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    ABSTRACT: We report the development of a general methodology to genotype HLA class I and class II loci. A Whole Genome Amplification (WGA) step was used as a sample sparing methodology. HLA typing data could be obtained with as few as 300 cells, underlining the usefulness of the methodology for studies for which limited cells are available. The next generation sequencing platform was validated using a panel of cell lines from the International Histocompatibility Working Group (IHWG) for HLA-A, -B, and -C. Concordance with the known, previously determined HLA types was 99%. We next developed a panel of primers to allow HLA typing of alpha and beta chains of the HLA DQ and DP loci and the beta chain of the DRB1 locus. For the beta chain genes, we employed a novel strategy using primers in the intron regions surrounding exon 2, and the introns surrounding exons 3 through 4 (DRB1) or 5 (DQB1 and DPB1). Concordance with previously determined HLA Class II types was also 99%. To increase throughput and decrease cost, we developed strategies combining multiple loci from each donor. Multiplexing of 96 samples per run resulted in increases in throughput of approximately 8-fold. The pipeline developed for this analysis (HLATyphon) is available for download at https://github.com/LJI-Bioinformatics/HLATyphon. Copyright © 2015. Published by Elsevier Inc.
    Human immunology 05/2015; DOI:10.1016/j.humimm.2015.04.007 · 2.14 Impact Factor
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    • "Although high-throughput, locus specific methods for genotyping of human MHC (HLA) loci have recently been made available [22], [23], accurately genotyping MHC loci in non-model organisms remains a complicated challenge [24]. The biggest barriers to genotyping MHC genes occur at the PCR stage, because the MHC genes that encode the antigen binding regions often exist in multiple paralogous copies within genomes [2], [25]–[27], making traditional cloning followed by Sanger sequencing problematic. "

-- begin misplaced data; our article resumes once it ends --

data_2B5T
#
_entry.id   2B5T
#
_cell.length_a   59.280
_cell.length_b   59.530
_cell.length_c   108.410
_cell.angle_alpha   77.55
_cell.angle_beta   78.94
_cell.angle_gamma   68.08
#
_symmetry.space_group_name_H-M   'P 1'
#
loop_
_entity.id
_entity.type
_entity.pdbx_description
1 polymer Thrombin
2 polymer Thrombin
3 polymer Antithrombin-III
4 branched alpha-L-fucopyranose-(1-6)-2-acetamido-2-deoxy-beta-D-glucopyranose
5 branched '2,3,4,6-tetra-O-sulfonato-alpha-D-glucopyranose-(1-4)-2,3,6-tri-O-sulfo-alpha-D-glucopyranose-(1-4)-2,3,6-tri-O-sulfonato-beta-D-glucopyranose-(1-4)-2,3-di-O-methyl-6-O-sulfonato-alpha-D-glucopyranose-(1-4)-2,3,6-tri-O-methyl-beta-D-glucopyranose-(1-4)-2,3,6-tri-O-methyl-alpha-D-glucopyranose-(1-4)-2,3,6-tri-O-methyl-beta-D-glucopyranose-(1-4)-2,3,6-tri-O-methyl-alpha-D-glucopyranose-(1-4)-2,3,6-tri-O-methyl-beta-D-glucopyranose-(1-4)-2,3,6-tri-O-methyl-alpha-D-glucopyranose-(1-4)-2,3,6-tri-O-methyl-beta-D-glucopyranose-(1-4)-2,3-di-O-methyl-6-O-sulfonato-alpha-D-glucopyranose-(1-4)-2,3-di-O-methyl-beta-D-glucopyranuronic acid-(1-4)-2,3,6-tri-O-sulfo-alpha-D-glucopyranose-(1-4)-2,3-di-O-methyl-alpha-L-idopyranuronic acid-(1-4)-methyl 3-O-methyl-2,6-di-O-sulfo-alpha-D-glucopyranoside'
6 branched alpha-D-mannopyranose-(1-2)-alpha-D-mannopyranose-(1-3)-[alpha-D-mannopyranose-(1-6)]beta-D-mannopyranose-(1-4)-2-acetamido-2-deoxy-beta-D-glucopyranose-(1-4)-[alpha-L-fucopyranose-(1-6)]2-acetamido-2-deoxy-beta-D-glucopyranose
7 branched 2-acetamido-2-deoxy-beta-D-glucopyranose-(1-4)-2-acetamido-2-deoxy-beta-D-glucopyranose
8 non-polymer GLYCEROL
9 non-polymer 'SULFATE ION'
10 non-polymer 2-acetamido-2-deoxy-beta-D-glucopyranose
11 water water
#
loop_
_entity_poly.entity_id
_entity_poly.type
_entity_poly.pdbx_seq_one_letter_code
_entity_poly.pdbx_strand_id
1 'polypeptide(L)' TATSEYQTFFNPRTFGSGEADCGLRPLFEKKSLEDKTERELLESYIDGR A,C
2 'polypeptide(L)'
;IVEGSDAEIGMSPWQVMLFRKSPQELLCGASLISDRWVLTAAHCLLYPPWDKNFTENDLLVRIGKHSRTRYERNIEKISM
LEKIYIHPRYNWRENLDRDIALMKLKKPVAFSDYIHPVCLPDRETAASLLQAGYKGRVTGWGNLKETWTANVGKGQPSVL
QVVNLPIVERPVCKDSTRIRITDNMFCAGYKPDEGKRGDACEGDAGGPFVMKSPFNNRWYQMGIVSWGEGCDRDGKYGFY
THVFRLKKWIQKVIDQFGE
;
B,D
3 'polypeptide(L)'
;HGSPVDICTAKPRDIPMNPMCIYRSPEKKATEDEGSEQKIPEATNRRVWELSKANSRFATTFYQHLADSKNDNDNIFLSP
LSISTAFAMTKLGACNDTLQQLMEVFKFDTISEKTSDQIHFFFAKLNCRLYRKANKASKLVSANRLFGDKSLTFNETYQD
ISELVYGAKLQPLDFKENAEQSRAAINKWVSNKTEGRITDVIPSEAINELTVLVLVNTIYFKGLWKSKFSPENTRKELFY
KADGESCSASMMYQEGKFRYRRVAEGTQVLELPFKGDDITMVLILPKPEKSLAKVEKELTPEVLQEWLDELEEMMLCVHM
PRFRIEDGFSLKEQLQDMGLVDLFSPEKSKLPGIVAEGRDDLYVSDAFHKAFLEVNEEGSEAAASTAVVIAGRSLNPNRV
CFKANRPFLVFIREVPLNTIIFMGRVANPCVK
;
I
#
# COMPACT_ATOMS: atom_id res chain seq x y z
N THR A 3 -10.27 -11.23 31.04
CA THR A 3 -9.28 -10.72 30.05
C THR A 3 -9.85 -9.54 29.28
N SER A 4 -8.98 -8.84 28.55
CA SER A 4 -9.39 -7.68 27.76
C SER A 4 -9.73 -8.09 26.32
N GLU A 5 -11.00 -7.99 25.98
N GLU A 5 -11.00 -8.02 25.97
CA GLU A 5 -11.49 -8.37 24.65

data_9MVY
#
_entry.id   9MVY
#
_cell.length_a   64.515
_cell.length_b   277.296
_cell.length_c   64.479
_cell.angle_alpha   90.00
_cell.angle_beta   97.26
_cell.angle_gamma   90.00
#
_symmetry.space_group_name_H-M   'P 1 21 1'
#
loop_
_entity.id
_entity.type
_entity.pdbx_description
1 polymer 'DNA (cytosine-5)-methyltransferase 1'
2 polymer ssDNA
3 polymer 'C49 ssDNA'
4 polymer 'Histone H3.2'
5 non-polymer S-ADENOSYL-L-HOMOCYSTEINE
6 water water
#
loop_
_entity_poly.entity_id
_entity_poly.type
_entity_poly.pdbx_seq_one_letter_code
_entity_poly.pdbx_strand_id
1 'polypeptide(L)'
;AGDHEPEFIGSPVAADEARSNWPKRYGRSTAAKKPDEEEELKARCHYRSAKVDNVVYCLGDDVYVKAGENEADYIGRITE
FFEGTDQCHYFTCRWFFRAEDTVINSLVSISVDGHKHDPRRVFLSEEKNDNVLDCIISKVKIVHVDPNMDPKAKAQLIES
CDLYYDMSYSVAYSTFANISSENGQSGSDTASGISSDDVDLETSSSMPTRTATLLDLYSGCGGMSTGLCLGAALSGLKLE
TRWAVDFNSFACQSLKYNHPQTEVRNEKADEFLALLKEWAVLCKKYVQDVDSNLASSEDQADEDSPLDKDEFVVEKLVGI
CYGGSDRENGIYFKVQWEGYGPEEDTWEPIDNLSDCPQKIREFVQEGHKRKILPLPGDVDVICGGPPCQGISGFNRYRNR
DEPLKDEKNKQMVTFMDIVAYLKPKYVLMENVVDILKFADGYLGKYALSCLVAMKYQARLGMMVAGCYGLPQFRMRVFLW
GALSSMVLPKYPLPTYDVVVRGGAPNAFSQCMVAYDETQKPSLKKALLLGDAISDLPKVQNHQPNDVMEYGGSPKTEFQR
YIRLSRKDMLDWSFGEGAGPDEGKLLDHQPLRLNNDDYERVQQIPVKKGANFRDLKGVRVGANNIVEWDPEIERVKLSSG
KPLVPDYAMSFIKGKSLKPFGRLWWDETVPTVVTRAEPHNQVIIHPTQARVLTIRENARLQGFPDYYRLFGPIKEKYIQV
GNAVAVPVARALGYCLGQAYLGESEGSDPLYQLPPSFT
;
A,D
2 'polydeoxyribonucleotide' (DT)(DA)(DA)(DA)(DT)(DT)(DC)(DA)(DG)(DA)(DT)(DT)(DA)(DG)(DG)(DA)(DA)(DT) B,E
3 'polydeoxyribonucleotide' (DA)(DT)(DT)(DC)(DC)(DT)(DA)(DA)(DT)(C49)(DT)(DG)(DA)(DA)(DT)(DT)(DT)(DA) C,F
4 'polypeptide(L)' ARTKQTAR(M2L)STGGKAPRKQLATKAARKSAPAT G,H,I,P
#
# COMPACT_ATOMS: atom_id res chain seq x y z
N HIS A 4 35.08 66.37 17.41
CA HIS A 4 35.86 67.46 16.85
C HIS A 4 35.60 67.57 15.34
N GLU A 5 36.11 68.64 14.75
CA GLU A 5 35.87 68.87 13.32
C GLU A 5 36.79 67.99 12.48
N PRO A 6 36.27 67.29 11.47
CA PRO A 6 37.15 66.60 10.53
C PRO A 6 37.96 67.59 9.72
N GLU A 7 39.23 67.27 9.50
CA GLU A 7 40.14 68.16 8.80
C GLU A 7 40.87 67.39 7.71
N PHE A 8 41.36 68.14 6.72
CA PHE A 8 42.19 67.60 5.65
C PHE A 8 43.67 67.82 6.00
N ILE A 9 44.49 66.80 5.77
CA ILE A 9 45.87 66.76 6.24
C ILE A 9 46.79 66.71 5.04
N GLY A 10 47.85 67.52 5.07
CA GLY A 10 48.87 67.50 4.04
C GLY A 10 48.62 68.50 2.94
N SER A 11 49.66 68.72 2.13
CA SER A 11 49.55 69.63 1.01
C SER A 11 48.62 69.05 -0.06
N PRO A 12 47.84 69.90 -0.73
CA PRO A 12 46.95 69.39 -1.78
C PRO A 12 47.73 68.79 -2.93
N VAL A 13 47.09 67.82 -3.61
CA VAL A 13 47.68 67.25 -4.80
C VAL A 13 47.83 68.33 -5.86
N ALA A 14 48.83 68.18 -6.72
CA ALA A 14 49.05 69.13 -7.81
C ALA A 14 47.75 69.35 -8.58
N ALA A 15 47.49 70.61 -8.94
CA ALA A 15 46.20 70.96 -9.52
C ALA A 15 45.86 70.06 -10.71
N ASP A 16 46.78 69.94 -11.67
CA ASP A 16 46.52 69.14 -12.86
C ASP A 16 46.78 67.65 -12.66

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    ABSTRACT: Genes of the vertebrate major histocompatibility complex (MHC) are of great interest to biologists because of their important role in immunity and disease, and their extremely high levels of genetic diversity. Next generation sequencing (NGS) technologies are quickly becoming the method of choice for high-throughput genotyping of multi-locus templates like MHC in non-model organisms.Previous approaches to genotyping MHC genes using NGS technologies suffer from two problems:1) a "gray zone" where low frequency alleles and high frequency artifacts can be difficult to disentangle and 2) a similar sequence problem, where very similar alleles can be difficult to distinguish as two distinct alleles. Here were present a new method for genotyping MHC loci - Stepwise Threshold Clustering (STC) - that addresses these problems by taking full advantage of the increase in sequence data provided by NGS technologies. Unlike previous approaches for genotyping MHC with NGS data that attempt to classify individual sequences as alleles or artifacts, STC uses a quasi-Dirichlet clustering algorithm to cluster similar sequences at increasing levels of sequence similarity. By applying frequency and similarity based criteria to clusters rather than individual sequences, STC is able to successfully identify clusters of sequences that correspond to individual or similar alleles present in the genomes of individual samples. Furthermore, STC does not require duplicate runs of all samples, increasing the number of samples that can be genotyped in a given project. We show how the STC method works using a single sample library. We then apply STC to 295 threespine stickleback (Gasterosteus aculeatus) samples from four populations and show that neighboring populations differ significantly in MHC allele pools. We show that STC is a reliable, accurate, efficient, and flexible method for genotyping MHC that will be of use to biologists interested in a variety of downstream applications.
    PLoS ONE 07/2014; 9(7):e100587. DOI:10.1371/journal.pone.0100587 · 3.23 Impact Factor